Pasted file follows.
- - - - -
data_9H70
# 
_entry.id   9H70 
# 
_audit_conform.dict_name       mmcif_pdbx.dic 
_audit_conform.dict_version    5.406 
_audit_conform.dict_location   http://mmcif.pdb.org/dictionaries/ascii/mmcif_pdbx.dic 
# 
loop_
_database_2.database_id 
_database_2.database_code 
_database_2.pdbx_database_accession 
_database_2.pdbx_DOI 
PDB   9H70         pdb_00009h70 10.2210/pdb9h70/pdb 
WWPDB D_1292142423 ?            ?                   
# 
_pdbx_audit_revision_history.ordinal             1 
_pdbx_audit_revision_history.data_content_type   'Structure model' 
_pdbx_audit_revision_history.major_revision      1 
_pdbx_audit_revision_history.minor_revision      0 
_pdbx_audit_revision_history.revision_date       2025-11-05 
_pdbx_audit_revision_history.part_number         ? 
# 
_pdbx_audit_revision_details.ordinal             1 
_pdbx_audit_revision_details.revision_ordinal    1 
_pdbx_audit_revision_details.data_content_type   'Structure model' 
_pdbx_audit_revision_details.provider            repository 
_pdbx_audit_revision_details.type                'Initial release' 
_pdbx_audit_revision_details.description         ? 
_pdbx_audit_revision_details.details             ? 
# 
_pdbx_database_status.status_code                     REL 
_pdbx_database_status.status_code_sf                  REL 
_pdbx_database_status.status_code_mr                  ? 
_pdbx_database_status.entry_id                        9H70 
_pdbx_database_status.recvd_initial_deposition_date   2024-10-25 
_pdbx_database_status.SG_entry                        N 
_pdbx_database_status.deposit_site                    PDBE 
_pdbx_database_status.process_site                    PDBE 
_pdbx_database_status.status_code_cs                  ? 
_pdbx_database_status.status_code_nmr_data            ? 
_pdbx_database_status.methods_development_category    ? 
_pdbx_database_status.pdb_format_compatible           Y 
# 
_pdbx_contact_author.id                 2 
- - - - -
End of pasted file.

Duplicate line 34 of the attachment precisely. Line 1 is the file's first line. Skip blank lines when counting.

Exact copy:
_pdbx_database_status.status_code_mr                  ? 